“The manuscript of Davon Starros; written at Pitmouth, Sol 22nd, in the year of the Invasion, 161, or in the old style — AD. 3218.”

Tumithak paused.

“That is an old book,” whispered Nikadur in an awed voice, and Tumithak nodded.

“Nearly two thousand years!” he answered, “I wonder what the figures A.D. 3218 stand for?”

He puzzled over the book for a moment and then resumed his reading.

“I am an old man, in these latter days, and to one who can remember the day when men still dared to fight, now and then, for liberty, it is indeed a bitter thing to see how the race has fallen.

“There is growing up among men in these days a hopeless superstition to the effect that man can never conquer, and must never attempt to even battle with the shelks, and it is to combat this superstition that the author here writes the story of the conquest of earth, in the hope that at some future time, a man will arise who will have the courage to face the conquerors of Man and again do battle. In the hope that this man will appear and that he may know the creatures against whom he fights, this story is written.

“The scientists who tell of the days before the Invasion inform us that man was once little more than a beast. Through thousands of years he gradually worked his way upward to civilization, learning the arts of living, until he conquered all the world for his own.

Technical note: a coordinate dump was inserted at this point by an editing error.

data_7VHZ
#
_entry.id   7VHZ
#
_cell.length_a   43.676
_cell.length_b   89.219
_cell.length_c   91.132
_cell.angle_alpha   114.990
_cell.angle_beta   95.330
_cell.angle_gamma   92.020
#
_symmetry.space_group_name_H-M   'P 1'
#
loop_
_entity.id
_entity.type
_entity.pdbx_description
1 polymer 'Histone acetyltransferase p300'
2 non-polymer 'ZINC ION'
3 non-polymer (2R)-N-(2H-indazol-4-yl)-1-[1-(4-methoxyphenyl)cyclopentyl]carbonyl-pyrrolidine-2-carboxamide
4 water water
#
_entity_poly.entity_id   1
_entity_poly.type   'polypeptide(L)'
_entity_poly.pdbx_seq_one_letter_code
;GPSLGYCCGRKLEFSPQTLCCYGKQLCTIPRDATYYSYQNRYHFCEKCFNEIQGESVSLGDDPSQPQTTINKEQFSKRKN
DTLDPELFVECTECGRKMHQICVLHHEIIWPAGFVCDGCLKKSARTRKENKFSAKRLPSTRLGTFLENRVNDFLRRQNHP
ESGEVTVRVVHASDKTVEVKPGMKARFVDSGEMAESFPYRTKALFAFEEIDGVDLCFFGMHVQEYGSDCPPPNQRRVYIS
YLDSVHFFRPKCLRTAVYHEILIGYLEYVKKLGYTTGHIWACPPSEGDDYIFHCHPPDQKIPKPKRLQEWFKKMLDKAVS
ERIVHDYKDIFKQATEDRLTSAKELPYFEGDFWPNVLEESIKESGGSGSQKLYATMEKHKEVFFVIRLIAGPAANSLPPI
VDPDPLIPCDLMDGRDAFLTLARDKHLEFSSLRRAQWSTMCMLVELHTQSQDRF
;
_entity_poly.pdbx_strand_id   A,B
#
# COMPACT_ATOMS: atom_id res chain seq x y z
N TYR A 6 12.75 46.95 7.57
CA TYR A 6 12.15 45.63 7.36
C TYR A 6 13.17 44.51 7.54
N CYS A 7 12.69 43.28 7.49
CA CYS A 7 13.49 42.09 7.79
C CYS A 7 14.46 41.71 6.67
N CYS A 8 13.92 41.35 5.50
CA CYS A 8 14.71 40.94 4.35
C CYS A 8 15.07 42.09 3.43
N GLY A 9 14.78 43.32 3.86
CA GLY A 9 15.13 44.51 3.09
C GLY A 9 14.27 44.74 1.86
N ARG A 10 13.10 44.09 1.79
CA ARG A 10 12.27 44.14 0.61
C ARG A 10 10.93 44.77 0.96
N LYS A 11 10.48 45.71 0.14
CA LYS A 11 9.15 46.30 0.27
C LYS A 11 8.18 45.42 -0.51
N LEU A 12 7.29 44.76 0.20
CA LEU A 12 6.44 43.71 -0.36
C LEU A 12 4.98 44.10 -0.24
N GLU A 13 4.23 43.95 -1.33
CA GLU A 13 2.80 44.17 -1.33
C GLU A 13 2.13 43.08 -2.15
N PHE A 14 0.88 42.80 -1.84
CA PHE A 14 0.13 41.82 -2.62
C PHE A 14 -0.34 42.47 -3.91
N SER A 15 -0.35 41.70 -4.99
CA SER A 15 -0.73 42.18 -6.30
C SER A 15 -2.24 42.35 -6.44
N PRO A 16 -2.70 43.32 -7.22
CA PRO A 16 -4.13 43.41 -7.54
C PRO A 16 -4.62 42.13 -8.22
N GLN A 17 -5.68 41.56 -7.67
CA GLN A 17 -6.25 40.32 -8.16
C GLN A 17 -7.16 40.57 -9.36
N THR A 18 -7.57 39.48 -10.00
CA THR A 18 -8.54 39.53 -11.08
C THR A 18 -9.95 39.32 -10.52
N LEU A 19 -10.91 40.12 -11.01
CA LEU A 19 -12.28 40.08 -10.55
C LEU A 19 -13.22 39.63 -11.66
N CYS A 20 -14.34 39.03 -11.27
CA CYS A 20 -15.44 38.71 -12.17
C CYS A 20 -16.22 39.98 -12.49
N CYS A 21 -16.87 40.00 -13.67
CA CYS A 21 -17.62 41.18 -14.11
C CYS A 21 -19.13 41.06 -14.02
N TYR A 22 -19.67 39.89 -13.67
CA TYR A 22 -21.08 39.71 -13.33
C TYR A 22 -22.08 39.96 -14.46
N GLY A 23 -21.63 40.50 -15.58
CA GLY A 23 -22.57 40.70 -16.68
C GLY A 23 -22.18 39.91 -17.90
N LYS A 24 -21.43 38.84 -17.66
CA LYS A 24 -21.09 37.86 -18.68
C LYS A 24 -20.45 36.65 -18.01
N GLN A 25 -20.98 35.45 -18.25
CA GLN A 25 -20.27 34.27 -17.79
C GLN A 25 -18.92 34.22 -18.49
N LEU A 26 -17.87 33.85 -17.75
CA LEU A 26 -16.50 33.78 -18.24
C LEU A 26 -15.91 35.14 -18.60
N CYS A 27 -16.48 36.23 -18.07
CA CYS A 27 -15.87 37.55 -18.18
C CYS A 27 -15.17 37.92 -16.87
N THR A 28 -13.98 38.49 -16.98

“He learned the secret of producing food from the very elements themselves, he learned the secret of imitating the life-giving light of the sun, his great airships sped through the atmosphere as easily as his waterships sped through the sea. Wonderful disintegrating rays dissolved the hill that stood in his way, and as a result long canals brought water from the ocean to inaccessible deserts, making them blossom like earth’s most fertile regions. From pole to pole, man’s mighty cities grew, and from pole to pole man was supreme.’

“For thousands of years, men quarreled among themselves, and great wars tore the earth, until at last their civilization reached a point where these wars ceased. A great era of peace settled down upon the earth, sea and land alike were conquered by man, and he began to look out to the other worlds that swung about the sun, wondering if these too might not be conquered.

“It was many centuries before they learned enough to attempt a journey into the depths of space. A way had to be found to avoid the countless meteors that filled the paths between the planets. A way had to be found to insulate against the deadly cosmic rays. It seemed that no sooner was one difficulty overcome than another arose to take its place. But one after another the difficulties in the way of interplanetary flight disappeared and at last the day came when a mighty vessel, hundreds of feet long, lay ready to leap into space to explore the other worlds.”

Tumithak again paused in his reading.